Investors took a net $32.4 billion out of money market funds in the final week of April, and moved some funds to emerging markets equity, technology stocks, and high-yield debt, according to EPFR Global, which tracks around $10 trillion in assets in traditional and alternative funds worldwide.

Global, Japan, Pacific, Europe and US Equity Funds posted outflows for the final week of April, as did a majority of the major sector and bond fund groups.

ôInvestors are getting more risk back in their portfolios it seems clear from recent fund flow data, such as the four straight weeks of inflows into high yield bond funds, four of five weeks of inflows into emerging market equity funds and inflows into small-cap US equity funds in two of the last three weeks,ö says Brad Durham, Massachusetts-based managing director at EPFR Global.

The strong flows into high yield bonds are especially noteworthy, Durham says, since the nearly $2 billion of inflows into these funds over the past four weeks is the strongest since the first quarter of 2007. In April, high yield bonds in the US and Europe had their biggest rally in five years.

At the country level, sentiment towards China continues to thaw despite the inflationary pressures and tougher earnings environment evident in emerging AsiaÆs biggest economy and investors keep rotating exposure from Hong Kong to Taiwan in anticipation that Chinese capital will start flowing to the latter. Korea Equity Funds, meanwhile, snapped their 17-week losing streak.

The shifts in fund flows took place in the run-up to the latest US Federal Reserve meeting.

As expected, the US Federal Reserve cut its benchmark interest rate by another 25 basis points on April 30 while signalling that it may now shift to a neutral bias.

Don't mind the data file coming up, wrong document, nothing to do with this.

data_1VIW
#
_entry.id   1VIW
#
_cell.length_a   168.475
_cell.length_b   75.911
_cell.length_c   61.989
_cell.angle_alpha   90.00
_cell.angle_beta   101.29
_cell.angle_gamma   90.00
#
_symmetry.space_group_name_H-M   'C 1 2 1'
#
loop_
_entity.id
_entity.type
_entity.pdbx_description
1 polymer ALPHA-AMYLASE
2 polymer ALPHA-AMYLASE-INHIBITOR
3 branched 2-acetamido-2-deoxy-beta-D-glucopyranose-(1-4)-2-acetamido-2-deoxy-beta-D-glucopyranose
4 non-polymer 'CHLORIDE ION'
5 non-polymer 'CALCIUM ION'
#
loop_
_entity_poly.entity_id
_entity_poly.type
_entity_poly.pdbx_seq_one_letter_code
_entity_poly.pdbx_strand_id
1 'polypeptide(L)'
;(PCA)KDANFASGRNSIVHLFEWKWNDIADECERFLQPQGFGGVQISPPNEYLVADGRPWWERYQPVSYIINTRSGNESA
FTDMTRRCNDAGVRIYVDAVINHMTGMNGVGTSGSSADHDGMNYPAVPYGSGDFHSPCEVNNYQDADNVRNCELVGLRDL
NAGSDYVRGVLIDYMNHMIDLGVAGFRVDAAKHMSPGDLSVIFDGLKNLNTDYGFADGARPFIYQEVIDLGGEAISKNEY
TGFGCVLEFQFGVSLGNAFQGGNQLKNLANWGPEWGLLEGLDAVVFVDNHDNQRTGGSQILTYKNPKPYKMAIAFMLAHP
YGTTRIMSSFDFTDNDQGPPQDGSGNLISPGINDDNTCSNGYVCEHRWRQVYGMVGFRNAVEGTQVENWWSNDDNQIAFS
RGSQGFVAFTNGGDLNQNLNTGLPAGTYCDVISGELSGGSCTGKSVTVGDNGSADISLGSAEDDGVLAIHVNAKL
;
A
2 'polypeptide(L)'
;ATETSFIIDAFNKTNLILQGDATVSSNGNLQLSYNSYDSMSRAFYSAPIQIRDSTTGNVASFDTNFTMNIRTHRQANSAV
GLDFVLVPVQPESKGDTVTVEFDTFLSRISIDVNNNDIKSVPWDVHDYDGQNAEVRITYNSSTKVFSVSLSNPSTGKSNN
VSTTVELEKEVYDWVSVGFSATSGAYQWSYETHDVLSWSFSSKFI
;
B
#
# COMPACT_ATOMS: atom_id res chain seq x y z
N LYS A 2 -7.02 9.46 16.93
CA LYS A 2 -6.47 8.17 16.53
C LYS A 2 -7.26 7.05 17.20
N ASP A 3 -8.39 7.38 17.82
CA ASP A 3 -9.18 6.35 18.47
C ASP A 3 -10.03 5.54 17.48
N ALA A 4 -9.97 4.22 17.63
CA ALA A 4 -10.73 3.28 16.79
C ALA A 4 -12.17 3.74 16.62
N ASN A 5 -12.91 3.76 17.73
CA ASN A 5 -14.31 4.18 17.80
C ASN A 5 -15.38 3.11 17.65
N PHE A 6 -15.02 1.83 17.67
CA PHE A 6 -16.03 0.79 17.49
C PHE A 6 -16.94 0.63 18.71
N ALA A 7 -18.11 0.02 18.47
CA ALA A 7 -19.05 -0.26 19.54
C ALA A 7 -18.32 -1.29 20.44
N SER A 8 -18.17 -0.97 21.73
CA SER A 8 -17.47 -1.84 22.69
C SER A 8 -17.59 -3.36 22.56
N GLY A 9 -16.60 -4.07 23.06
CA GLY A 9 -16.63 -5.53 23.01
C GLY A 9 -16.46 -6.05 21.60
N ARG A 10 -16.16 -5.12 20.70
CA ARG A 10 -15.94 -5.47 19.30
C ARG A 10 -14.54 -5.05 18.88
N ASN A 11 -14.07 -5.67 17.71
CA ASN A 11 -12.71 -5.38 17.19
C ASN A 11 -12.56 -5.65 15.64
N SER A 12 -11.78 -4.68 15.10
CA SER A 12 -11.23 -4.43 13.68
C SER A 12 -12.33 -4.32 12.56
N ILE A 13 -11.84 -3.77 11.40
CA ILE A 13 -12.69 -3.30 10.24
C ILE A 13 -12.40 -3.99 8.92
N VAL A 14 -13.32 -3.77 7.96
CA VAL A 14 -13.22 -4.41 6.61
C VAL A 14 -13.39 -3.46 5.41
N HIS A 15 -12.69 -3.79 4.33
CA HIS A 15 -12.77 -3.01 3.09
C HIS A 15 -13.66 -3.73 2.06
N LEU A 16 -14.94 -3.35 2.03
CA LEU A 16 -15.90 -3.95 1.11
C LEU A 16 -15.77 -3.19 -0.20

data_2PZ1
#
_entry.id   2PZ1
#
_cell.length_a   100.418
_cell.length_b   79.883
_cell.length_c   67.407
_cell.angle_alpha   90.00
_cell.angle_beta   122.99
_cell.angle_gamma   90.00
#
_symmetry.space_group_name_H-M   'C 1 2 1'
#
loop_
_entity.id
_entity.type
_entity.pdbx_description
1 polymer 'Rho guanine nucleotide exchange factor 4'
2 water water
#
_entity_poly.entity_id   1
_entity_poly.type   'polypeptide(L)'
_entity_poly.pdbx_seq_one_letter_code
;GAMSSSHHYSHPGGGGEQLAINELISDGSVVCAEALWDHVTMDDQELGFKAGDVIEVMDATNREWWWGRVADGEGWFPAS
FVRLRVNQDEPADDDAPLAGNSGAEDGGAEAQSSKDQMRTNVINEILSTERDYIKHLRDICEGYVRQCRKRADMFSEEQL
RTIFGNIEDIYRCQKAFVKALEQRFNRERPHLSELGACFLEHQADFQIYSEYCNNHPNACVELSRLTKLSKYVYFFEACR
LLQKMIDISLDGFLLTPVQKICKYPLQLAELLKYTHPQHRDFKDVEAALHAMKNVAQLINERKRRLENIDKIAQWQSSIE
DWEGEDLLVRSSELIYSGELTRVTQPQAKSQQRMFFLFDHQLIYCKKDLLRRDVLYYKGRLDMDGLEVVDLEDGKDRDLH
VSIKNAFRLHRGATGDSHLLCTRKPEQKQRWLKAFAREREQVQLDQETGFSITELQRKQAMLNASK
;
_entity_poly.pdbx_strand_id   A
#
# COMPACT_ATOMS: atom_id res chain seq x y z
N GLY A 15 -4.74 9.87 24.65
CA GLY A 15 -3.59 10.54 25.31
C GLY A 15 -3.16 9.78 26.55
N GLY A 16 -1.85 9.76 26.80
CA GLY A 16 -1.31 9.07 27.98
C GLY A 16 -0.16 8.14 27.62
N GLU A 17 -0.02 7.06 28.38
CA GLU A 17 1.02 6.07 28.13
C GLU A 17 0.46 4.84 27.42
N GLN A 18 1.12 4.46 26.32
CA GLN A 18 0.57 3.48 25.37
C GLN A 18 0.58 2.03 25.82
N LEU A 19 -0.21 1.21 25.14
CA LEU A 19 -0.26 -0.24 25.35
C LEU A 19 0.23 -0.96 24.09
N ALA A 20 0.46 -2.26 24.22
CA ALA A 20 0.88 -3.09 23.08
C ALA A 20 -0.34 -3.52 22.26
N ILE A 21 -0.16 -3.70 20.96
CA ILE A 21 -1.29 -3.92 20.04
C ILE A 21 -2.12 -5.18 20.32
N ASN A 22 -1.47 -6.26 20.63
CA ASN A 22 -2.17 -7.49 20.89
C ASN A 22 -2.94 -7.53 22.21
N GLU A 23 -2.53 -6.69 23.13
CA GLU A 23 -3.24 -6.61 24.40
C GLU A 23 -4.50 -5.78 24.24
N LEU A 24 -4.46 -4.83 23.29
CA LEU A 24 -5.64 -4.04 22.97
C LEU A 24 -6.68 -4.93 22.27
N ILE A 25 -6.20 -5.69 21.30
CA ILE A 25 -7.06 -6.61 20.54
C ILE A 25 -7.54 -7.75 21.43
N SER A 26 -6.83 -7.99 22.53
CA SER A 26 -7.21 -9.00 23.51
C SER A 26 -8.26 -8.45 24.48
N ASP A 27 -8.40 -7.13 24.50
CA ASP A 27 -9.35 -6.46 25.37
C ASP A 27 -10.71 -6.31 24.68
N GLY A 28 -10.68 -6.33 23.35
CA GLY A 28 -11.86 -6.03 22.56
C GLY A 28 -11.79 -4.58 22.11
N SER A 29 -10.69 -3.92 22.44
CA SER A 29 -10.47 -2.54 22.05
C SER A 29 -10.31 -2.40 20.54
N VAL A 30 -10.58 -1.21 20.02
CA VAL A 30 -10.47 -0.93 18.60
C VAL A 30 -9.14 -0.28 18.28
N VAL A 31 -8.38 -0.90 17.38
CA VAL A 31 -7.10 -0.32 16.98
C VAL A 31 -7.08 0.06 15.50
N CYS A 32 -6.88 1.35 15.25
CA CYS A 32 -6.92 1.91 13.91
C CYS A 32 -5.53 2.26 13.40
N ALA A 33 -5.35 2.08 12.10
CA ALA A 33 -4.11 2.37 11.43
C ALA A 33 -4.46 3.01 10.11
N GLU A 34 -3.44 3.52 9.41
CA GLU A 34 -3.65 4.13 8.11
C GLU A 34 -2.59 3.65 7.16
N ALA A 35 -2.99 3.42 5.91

US equity funds posted net outflows of $2.83 billion for the week, with the bulk of that money coming from large-cap growth and large-cap blend funds.

The fact that ôsmall- and mid-cap US equity funds had inflows is another bullish sign,ö says EPFR Global senior analyst Cameron Brandt. ôBut that signal is somewhat muted by the fact that value-oriented funds generally did better than growth funds in both performance and flow terms.ö

Although the latest rate cut did not trigger another bout of US dollar weakness to add to the pressure on Japanese and European exporters, investors pulled money out of Japan equity funds for the 54th time in the past 56 weeks as industrial production, household spending and exports fell going into the second quarter while inflation drove up the price of consumer staples and energy. The outflows came despite the fifth set of fair to good performance figures from these funds for the past six weeks.

For the third time in four weeks, emerging markets equity funds posted strong inflows as investor appetite for riskier asset classes has been partially restored in recent weeks. Investors committed over $1 billion apiece to Asia ex-Japan and diversified global emerging markets equity funds.

Flows into Asia ex-Japan funds, which took in a net $1.4 billion as they recorded their sixth straight week of positive performance, were underpinned by renewed interest in Chinese equity and enthusiasm for TaiwanÆs post-election story. China equity funds absorbed $577 million for the week ending April 30, the fifth time they have posted inflows during the past six weeks, as optimism about US demand and the effects of a deep cut in the tax on share trades offset concerns about inflation and pressure on corporate earnings.